When the wolf is at the door: MFK Fisher revises Little Red Riding Hood

Food Editor Leslie Savage

The first writer to write about eating and food as opposed to penning recipes was M.F.K. Fisher, an American who wrote a How to Cook a Wolf, a book about living in Europe in the 1930s. One of her most inspired pieces describes eating mandarin orange segments peeled and left sitting on a radiator until they were dry-roasted on the outside and plump and hot inside. Such is the minimalist succulence that inspired yours truly.

Much as all of us would adore to nip out each day for filet mignon, Portobello mushrooms and a bottle of 1932 Margaux, there are days — even months — when we’re wading through drifts of snow and bills too high to make it easy to stock up on les paniers de préference.

Here are some tips condensed from Fisher’s book about how to greet the wolf at the door, and a list of ingredients that will keep you alive through the lean mean month of January.

The Eco-Cook Swoops Again

  1. Cook two times the rice, potatoes or spaghetti that you need. Same amount of heat but with zapping potential less power-consumptive than the original cook time. This works well for wood-stove chefs, or campers on a sterno.
  2. Bake or roast with every inch of the oven full: toast nuts, bake potatoes or apples, make melba toast or pita chips or old bread, throw in a batch of cookies or muffins.
  3. Instead of buying meat per meal, buy a roast for the week, or a half a ham or a chicken. People eat less with two slices than with a whole steak or breast, and you can use the leftovers and bones for the rest of the week in casseroles and soups.
  4. Keep stale bread for crumbs. If you haven’t got a blender or food processor, a paper bag and a hammer can crush the hunks of hard bread. You can cook small pieces of fish, chicken or meat in crumbs; make salmon burgers or crab cakes—should you be so lucky as to catch a crab; or roll cheese in egg and crumbs and fry gently, for protein add-on to a baked potato.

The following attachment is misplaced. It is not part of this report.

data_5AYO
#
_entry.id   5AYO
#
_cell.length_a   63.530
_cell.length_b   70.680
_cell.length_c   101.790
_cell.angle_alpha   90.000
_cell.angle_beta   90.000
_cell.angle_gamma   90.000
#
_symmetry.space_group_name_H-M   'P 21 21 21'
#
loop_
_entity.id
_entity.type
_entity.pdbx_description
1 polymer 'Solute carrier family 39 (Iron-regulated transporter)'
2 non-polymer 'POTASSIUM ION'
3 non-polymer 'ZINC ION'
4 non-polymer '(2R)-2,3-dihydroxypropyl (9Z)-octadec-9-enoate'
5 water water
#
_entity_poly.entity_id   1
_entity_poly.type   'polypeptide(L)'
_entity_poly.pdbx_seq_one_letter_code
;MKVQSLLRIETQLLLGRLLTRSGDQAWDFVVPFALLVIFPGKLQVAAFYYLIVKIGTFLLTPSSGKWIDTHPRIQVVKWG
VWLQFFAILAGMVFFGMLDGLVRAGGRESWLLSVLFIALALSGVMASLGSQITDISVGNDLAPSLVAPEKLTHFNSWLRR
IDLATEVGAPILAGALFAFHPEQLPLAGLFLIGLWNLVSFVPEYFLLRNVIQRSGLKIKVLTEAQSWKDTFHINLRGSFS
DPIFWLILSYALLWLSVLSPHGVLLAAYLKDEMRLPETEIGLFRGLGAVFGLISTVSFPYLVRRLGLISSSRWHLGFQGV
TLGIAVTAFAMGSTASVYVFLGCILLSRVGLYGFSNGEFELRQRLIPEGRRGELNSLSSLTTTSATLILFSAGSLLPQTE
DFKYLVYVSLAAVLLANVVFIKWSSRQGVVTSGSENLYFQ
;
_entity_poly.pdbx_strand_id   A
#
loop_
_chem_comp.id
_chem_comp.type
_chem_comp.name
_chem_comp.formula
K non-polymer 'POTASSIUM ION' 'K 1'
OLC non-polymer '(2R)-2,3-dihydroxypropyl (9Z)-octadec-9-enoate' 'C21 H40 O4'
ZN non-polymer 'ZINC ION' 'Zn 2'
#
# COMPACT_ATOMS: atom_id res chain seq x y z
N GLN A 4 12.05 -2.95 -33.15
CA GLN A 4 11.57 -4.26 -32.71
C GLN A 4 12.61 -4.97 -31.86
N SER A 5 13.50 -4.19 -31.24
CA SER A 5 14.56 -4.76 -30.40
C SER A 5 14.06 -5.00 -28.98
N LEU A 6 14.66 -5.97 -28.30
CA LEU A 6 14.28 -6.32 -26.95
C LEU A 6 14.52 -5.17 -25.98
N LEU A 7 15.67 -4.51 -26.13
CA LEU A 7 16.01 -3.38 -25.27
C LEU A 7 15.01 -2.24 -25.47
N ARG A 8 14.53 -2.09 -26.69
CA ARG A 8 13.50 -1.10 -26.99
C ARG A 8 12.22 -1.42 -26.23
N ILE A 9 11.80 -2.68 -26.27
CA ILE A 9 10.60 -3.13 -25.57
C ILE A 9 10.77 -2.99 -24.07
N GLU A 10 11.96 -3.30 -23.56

5. Keep an empty vodka bottle in the fridge, and keep veggie cooking water, bits of fruit juice and lemon zest in it for soups, for when you don’t have broth. (Empty it once a week — this stuff will eventually go sour.)
  6. Rely on Adam’s Ale as an appetizer. Drinking water is good for us, and carves a nifty line through everyone’s appetite. An 8-ounce glass of water before meals means you’re eating from hunger, not thirst, one of the big factors in over-eating.
  7. Encourage everyone in your household to sit down together to eat, and light candles for atmosphere. Our electricity is relatively cheap, but it’s still a cost. It’s less expensive to heat food once, do dishes once, open the fridge five times than ten. Also, one purpose of cooking (rather than foraging, as is now often the habit in family life) is social: getting together to share food encourages conversation and communication. Timetables and work pressures oppose us here, but even once or twice a week is better than never.
  8. Bake bread.
  9. Rely on soup.
  10. Love an egg.
Keeping the wolf from door doesn’t mean you won’t eat well. With basics such as these, you can make soups, breads, muffins, pancakes and casseroles that will see you through long January nights. Leslie Savage photo

The Revisionist’s Food Basket for Red Riding Hood as she defeats the wolf

  • milk or milk powder
  • salt
  • pepper
  • tea and/or coffee
  • 5 lb carrots
  • 10 lb onions
  • 10 lb potatoes
  • dried split peas
  • 5 lb flour
  • honey
  • butter or margarine or olive oil
  • eggs
  • old white cheddar cheese
  • yeast or baking powder
  • rice
  • spaghetti
  • tinned tomatoes
  • balsamic vinegar
  • oregano
  • garlic
  • mustard (the Dijon kind)

Red Riding Hood and Granny can eat well from this list. Not luxuriously, but not monotonously. After a while, they miss greens and fresh fruit, so gather the pennies from the jar under the dead wolf and splurge, buying broccoli, lettuce, green beans, cabbage, oranges and apples. They want great flavour, so trip out to Crescendo for balsamic and oil and oregano. They plan to go to the Thursday Community Centre Market Jan 13 for the veggies. And with this list they produce, as well as bread and muffins, the following yummies that they distribute to all the little folk in the forest:

Potato Soup
Onion Soup
Split Pea Soup – Habitant Style